Prairie dogs, parking and the plague: What you need to know before seeing Phish in Denver this weekend

Phish’s annual Labor Day shows in Denver have run into a few hiccups this year, thanks to the plague

Photos by Michael McGrath
“Phish performs at Dick’s Sporting Goods Park on Sept. 5, 2015.

Phish’s big, three-show run over Labor Day weekend in Commerce City is almost here — along with some added complications for attendees.

Due to concerns about the pneumonic plague, which can cause severe lung infections, camping has been canceled and on-site parking has been severely curtailed at Dick’s Sporting Goods Park from Aug. 30 to Sept. 1.

That’s because infected fleas and dead prairie dogs have been found in several dirt locations and open spaces in Commerce City, as The Denver Post reported last week, including at nearby Rocky Mountain Arsenal National Wildlife Refuge and on Dick’s sprawling property itself.

“We were in there (Tuesday) assessing it, and we’ll be going back out there Thursday (Aug. 29) to do more testing,” said Monte Deatrich, Tri-County Health Department’s environmental health manager. “We have to monitor how the prairie dogs are doing, because the plague doesn’t kill them all — only about 95 percent of them — so we capture more fleas and have them tested to see how our insecticide is working.”

Fortunately, on-site tests at Dick’s have been coming back negative, which tells Tri-County Health that their treatment is working. Tri-County has also not seen any evidence of human illness from the plague, Deatrich said.

Dylan Langille, special to The Denver Post
Phish performs at its final show of a previous three-night Colorado run at Dick’s Sporting Goods Park in Commerce City on Sept. 1.

Even as Dick’s Sporting Goods Park and its surface lots have been cleared for use, the 2,000 to 3,000 people who planned to camp overnight during the three days of concerts will need to find other accommodations. That follows edicts from Tri-County and the Colorado Department of Public Health, which were later communicated by the band and promoter AEG Presents Rocky Mountains.

Camping tickets, RV tickets and related service charges are being automatically refunded, the band said, while parking has been restricted to asphalt lots at Dick’s. That’s a change from recent years, when concert-goers could line up on the grass and dirt areas to stow vehicles.

AEG officials acknowledged the inconvenience but said the number of campers affected is a small proportion of the 23,000 attendees the venue can hold each day. If you haven’t booked a nearby hotel room in Commerce City, Stapleton, downtown Denver, Aurora or around Denver International Airport, do so immediately, as your options are more limited than on other weekends, according to an informal phone survey of hotels in the area.

There are also several Labor Day weekend mainstays contributing to increased occupancy such as the Taste of Colorado festival, the Rocky Mountain Showdown (CU vs. CSU Football game at Broncos Stadium at Mile High) and a 4,000-person Energy Summit convention downtown, according to Visit Denver.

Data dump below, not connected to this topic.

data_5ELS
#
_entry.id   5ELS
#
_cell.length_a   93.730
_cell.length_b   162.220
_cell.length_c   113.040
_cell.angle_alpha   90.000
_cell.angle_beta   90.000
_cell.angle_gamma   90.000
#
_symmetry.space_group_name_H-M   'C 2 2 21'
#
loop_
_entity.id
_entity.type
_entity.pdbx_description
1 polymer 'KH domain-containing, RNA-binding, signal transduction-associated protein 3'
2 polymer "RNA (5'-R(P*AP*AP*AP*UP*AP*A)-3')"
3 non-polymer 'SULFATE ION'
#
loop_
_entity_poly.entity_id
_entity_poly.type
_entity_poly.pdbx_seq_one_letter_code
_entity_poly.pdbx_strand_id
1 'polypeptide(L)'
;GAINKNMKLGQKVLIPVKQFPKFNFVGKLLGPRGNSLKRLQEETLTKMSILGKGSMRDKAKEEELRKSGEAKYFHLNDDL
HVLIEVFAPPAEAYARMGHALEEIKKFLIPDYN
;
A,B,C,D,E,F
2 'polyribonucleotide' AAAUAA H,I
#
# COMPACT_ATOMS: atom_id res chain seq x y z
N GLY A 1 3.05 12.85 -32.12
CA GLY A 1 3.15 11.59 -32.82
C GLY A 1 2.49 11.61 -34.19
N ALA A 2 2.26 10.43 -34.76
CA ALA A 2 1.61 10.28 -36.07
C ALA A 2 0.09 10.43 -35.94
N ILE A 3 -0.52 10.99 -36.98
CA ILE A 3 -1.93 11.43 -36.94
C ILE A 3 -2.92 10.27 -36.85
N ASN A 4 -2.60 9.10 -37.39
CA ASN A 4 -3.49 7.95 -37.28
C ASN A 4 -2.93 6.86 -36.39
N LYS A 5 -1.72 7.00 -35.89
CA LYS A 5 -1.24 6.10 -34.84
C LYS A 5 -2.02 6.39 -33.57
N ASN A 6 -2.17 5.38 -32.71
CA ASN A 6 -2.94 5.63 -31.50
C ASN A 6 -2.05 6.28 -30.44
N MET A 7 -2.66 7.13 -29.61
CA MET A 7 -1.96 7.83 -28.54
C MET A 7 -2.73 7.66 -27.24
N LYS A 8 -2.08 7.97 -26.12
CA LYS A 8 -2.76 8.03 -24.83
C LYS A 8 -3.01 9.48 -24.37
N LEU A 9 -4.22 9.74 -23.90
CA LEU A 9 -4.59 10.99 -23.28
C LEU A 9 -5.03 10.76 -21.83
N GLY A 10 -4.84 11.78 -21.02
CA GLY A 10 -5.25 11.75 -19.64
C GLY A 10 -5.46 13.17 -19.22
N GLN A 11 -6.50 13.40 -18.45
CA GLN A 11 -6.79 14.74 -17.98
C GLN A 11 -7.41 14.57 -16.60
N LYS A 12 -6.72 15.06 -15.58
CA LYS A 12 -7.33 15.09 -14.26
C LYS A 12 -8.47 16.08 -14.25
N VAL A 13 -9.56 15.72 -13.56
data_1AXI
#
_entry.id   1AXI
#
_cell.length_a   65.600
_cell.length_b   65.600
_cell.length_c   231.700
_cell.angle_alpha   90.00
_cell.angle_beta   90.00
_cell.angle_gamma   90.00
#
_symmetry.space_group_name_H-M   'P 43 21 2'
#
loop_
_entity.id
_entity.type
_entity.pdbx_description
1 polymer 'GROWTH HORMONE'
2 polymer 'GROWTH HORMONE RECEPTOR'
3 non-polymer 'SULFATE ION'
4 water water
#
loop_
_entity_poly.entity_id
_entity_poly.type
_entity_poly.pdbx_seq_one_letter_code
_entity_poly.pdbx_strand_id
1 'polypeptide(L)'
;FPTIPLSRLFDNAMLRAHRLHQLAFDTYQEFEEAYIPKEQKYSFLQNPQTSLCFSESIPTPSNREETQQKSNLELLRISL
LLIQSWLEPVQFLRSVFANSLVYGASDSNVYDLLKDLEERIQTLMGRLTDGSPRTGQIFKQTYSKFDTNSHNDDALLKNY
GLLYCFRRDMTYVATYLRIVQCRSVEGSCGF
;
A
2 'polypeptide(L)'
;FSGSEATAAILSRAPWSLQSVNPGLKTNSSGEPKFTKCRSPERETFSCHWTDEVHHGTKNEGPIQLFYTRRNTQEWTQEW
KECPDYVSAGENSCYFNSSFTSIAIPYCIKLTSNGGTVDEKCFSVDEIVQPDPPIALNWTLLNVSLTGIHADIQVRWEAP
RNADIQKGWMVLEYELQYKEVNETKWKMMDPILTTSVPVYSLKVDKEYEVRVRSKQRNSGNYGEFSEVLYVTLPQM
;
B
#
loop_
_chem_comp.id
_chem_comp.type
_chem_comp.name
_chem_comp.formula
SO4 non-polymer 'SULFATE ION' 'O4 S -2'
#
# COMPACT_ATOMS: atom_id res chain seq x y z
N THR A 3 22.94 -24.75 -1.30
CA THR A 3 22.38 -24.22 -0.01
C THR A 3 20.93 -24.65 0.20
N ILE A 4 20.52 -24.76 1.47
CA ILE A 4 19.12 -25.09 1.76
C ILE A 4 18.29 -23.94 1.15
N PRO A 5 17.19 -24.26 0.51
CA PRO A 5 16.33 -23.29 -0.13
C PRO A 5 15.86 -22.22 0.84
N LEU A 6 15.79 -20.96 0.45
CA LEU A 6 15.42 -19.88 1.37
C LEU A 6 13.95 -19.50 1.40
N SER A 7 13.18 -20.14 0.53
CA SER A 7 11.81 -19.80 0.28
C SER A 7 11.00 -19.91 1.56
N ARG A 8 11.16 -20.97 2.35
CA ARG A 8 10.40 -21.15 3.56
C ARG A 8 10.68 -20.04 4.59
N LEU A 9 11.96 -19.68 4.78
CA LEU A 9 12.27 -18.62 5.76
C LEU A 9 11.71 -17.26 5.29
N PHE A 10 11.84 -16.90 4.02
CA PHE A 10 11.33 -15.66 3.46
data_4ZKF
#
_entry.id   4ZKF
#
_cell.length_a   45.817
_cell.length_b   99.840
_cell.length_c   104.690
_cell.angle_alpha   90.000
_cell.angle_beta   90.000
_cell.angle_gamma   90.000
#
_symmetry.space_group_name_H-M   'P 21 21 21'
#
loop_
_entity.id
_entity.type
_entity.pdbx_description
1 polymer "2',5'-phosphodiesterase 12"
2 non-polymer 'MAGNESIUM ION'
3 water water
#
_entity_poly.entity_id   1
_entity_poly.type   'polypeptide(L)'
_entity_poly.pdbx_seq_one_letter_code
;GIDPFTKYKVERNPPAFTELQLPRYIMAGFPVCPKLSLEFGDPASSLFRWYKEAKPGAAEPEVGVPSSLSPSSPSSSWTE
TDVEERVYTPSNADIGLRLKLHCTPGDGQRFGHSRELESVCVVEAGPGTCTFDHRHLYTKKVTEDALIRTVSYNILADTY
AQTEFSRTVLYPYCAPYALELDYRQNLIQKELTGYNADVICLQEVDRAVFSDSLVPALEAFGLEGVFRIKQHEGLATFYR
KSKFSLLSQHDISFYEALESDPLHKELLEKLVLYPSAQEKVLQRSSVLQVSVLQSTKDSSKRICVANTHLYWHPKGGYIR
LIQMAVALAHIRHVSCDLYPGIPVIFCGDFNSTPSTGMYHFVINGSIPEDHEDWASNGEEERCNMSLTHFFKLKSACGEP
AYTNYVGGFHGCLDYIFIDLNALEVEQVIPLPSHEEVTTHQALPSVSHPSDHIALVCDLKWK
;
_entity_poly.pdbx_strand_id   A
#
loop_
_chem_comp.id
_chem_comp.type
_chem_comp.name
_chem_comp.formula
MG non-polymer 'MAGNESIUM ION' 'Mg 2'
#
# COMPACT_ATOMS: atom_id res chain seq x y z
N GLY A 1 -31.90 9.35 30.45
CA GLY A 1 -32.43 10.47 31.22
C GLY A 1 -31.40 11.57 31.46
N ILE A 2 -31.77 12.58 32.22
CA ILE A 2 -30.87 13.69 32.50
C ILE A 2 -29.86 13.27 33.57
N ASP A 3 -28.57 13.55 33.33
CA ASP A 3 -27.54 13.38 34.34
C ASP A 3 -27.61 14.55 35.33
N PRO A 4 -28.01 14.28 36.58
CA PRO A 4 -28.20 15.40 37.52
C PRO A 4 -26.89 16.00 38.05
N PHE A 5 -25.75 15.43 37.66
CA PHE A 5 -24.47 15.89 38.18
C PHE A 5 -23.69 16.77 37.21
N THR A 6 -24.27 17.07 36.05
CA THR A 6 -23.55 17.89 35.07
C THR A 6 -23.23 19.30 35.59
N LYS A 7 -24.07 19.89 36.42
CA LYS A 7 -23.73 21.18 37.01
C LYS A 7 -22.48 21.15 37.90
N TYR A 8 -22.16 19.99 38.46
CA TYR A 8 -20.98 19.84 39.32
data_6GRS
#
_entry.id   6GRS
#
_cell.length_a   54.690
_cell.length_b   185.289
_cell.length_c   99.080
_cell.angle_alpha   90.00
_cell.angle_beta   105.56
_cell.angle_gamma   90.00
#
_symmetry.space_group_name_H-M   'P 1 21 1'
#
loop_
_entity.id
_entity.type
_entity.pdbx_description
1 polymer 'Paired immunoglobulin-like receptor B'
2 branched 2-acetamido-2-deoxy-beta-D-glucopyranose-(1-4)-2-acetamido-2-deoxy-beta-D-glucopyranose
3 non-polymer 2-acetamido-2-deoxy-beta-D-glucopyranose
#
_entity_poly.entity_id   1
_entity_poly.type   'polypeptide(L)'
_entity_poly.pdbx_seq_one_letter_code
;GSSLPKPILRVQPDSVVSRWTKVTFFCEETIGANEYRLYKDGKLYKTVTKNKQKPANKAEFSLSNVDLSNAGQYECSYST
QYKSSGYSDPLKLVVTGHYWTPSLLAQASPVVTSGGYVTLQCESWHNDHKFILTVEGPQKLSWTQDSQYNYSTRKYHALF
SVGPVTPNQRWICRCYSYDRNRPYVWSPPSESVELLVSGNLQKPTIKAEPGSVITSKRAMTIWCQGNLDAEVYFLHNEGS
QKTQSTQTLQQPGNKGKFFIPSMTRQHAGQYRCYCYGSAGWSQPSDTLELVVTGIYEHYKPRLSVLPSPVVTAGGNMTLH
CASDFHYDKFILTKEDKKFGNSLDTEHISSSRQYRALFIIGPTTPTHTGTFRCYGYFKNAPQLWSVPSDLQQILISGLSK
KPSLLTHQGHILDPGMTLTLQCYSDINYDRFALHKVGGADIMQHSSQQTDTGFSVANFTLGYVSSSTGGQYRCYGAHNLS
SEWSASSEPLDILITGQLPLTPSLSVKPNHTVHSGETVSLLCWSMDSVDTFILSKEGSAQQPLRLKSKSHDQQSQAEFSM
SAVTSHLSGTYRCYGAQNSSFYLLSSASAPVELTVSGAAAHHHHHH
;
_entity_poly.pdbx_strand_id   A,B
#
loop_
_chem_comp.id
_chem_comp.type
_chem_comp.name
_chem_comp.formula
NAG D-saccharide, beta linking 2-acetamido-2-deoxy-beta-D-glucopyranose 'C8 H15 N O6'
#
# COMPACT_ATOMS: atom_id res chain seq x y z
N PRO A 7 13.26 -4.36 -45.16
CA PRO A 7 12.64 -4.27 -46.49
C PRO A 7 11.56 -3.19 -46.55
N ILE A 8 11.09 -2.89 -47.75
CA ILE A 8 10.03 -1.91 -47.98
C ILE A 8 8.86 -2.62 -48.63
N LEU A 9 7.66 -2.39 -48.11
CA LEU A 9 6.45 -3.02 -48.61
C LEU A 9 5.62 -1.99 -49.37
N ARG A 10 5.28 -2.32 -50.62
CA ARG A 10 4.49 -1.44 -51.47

“There is definitely more pressure (on hotel occupancy),” said PR and communications director Jesse Davis. “But it’s also worth noting that we have added 2,450 new rooms year over year (as of late July) in the metro market.”

Potentially more expensive options, such as Airbnb rentals and further-flung rooms, remain available.

As in recent years, mom-and-pop parking lots will likely sprout up in the Northeast Denver neighborhoods just west of the venue, although ride-hailing and shuttles may be your cheapest option. Note that popular ride-hailing services such as Lyft and Uber can charge peak-time rates (or “surge pricing”) to coincide with rush periods getting in and out of the venue. As with any concert, also prepare for long lines and general confusion at drop-off and pick-up areas at the venue itself.

“We will have overflow options available to make sure that it’s an easy and fluid experience for all attendees,” AEG Presents’ Don Strasburg told The Denver Post last week.

As of Wednesday, however, AEG had not responded to a request for details on those options, and Phish had not updated its Aug. 20 website post about the camping and parking limitations. Both the promoter and the band have promised that people who purchased tickets to one or more of the shows will be notified of nearby overflow parking and shuttles before the Aug. 30 kick-off show.

Police and Commerce City staff are currently working on an enforcement plan to make sure attendees don’t camp in city parks and open spaces, which is not allowed, according to Commerce City Mayor Sean Ford.

Phish’s famous Shakedown Street — an area in the parking lots at Phish shows where fans sell souvenirs and food — will also not be allowed this year. The area normally used by vendors at Dick’s is on a dirt road and therefore banned for use.

“They should be safe walking in and out of the venue,” Deatrich said of the tens of thousands of attendees. “They should stay out of the areas that are posted. As long as they stay on asphalt and go to the concert, they should have a good time and be safe.”

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